Learning to Understand Dyslexia


The Fairmont Sentinel shares more about learning to understand dyslexia:

Thsi is is wriat a learning-disadleb chilb often has to conteb with when atteqting to need a dook. Tjew ord sare n otsp aced cor rect ly.

We spell wrds xatle az tha snd. Sometimesallthelettersarepushedtogether.

TRUMAN- These are samples of what people with dyslexia see when they try to read.

Dyslexia, a developmental reading disorder, is the most common learning disorder, according to the U.S. National Library of Medicine. It hinders a person’s ability to read, write and spell, regardless of their level of intelligence.

Basically, certain areas in the brain don’t communicate with each other to process information. Diagnosis is scientific, and solutions are educational, according to the Reading Center in Rochester, a non-profit organization that helps students with dyslexia.

Throughout the world, there are more than 70 names used to describe its causes or characterizations, and it affects about 1 in 5 people.

Dyslexia often goes undetected until a child’s reading assignments evolve from picture books, when they can no longer “bluff” their way through assignments.

Melissa Steuber’s son, Matthew, was midway through his first-grade year, a time when reading assignments had become more difficult, when she sought answers to his learning frustration. The Reading Center staff, a pediatrician and psychologist agreed with his diagnosis of dyslexia.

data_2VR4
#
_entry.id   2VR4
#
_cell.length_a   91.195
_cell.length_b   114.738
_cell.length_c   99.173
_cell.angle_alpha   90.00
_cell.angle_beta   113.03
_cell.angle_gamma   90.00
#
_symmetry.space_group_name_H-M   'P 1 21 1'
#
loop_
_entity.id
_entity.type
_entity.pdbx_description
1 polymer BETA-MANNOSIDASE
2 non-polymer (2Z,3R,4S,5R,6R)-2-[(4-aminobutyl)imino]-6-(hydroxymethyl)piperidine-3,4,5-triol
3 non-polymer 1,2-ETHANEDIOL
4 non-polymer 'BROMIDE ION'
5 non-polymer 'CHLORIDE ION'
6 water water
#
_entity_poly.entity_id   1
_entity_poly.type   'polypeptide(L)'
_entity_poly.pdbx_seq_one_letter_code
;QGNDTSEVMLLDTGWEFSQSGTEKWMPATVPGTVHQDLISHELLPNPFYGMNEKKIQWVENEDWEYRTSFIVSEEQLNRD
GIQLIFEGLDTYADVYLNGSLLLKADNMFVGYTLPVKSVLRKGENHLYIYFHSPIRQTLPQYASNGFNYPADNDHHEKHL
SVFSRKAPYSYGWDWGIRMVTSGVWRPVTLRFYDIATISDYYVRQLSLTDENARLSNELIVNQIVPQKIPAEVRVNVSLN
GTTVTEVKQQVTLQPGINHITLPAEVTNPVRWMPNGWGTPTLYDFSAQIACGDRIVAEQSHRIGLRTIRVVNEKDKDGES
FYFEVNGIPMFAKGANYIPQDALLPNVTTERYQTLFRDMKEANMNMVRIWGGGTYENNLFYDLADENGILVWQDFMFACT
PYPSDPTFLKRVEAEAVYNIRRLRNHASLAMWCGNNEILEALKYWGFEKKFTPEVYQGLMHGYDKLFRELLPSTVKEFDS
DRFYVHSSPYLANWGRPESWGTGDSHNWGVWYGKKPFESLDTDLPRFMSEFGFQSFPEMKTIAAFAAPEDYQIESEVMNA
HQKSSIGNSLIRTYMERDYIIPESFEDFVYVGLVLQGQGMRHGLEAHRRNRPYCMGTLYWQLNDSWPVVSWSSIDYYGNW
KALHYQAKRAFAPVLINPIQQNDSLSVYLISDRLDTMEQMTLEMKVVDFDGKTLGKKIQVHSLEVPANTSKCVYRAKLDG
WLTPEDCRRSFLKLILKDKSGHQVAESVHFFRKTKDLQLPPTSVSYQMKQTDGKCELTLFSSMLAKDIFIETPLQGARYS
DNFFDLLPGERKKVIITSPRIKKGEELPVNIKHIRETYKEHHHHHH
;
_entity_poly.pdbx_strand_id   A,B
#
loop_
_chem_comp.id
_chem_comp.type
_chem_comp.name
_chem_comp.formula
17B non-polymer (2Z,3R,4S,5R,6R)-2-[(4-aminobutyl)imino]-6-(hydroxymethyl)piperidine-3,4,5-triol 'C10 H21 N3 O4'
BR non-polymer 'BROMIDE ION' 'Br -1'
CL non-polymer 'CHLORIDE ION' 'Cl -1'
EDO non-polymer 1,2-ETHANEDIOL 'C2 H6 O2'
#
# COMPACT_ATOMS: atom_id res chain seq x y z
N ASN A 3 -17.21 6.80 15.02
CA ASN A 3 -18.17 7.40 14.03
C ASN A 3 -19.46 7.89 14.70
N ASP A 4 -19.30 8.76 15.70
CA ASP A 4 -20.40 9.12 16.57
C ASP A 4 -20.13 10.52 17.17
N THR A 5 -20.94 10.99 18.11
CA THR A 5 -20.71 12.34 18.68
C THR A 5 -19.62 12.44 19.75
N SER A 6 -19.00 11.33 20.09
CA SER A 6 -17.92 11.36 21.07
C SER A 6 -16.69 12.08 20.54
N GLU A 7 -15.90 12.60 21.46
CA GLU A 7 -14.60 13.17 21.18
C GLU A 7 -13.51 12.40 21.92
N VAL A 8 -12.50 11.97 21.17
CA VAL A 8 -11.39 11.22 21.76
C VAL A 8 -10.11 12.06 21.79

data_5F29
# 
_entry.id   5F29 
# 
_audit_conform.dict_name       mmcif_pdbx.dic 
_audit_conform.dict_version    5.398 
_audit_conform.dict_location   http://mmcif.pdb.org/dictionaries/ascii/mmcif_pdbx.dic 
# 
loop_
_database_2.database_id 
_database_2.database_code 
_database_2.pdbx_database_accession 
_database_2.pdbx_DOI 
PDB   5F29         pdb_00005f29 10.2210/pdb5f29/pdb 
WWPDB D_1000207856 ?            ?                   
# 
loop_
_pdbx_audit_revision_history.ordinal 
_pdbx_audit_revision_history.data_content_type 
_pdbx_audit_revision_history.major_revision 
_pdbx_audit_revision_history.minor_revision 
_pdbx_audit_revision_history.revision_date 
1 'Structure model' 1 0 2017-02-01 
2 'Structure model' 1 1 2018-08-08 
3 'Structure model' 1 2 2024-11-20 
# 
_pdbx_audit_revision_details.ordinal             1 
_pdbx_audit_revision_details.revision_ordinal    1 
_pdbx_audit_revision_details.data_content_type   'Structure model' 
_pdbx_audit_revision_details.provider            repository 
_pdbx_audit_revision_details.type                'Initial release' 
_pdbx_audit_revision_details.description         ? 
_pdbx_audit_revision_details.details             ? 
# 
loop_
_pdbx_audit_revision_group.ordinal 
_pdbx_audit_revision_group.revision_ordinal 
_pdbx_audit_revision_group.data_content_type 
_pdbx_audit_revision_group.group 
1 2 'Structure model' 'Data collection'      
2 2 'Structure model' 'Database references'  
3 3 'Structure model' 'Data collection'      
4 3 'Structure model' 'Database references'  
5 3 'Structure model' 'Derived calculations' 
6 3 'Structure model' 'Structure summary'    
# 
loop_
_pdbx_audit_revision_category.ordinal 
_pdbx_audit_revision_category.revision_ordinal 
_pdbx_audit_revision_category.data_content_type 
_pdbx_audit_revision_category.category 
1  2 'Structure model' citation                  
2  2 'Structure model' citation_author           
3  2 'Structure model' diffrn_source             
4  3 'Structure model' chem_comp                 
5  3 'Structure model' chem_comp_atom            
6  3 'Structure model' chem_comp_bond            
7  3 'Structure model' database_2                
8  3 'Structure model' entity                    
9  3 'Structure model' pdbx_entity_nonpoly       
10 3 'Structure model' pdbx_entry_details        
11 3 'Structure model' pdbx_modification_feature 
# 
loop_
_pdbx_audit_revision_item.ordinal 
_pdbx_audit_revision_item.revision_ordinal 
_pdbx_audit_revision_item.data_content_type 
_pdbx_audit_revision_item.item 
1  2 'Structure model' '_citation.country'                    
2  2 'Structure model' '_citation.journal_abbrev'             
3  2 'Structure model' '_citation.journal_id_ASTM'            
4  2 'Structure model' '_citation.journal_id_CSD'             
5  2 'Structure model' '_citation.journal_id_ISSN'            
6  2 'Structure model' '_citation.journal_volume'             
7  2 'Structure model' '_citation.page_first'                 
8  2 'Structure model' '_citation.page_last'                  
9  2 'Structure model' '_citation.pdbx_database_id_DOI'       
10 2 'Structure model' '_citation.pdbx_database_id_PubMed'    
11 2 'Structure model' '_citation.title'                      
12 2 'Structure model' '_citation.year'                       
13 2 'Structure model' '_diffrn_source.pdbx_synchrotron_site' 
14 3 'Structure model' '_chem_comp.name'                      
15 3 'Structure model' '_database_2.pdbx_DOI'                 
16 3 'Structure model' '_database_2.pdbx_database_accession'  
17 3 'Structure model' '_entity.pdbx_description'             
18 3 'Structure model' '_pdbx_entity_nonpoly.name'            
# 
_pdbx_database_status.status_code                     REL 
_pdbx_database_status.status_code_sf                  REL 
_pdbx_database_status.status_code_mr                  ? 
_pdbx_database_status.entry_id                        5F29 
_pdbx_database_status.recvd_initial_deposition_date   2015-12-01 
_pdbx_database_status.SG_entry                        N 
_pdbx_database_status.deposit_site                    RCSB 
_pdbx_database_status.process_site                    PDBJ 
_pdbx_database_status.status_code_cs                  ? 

It often is referred to as “the gift of dyslexia” because individuals with the learning disability often possess superior skills in other areas.

Steuber points out that her husband, Mark, who also has dyslexia, is a top-notch mechanic. At the age of 9, he took apart a lawnmower and modified it.

“That man can fix anything,” Steuber said of her husband, who now is a mechanic at Rabe International.

“In a way, it is a gift,” she said. “Thirty percent of all people that have their own business are dyslexic. Over 50 percent of NASA engineers are dyslexic.”

Some of the most famous celebrities in the entertainment industry are dyslexic. Walt Disney, Steven Spielberg, Tom Cruise, Jay Leno and Whoopi Goldberg share the learning disability. The music industry list includes Cher, Ozzy Osbourne and John Lennon. Sports figures Muhammad Ali, Magic Johnson, Bruce Jenner and Nolan Ryan are dyslexic. Henry Ford was dyslexic, and so were three U.S. presidents: Andrew Jackson, Woodrow Wilson and George Washington. Even Albert Einstein and Thomas Edison were dyslexic.
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The Reading Kingdom works for children diagnosed with dyslexia. The system has been designed to teach a range of skills vital to reading but omitted from other programs. Sign up for a free 30 day trial to see how our online reading program can help your child.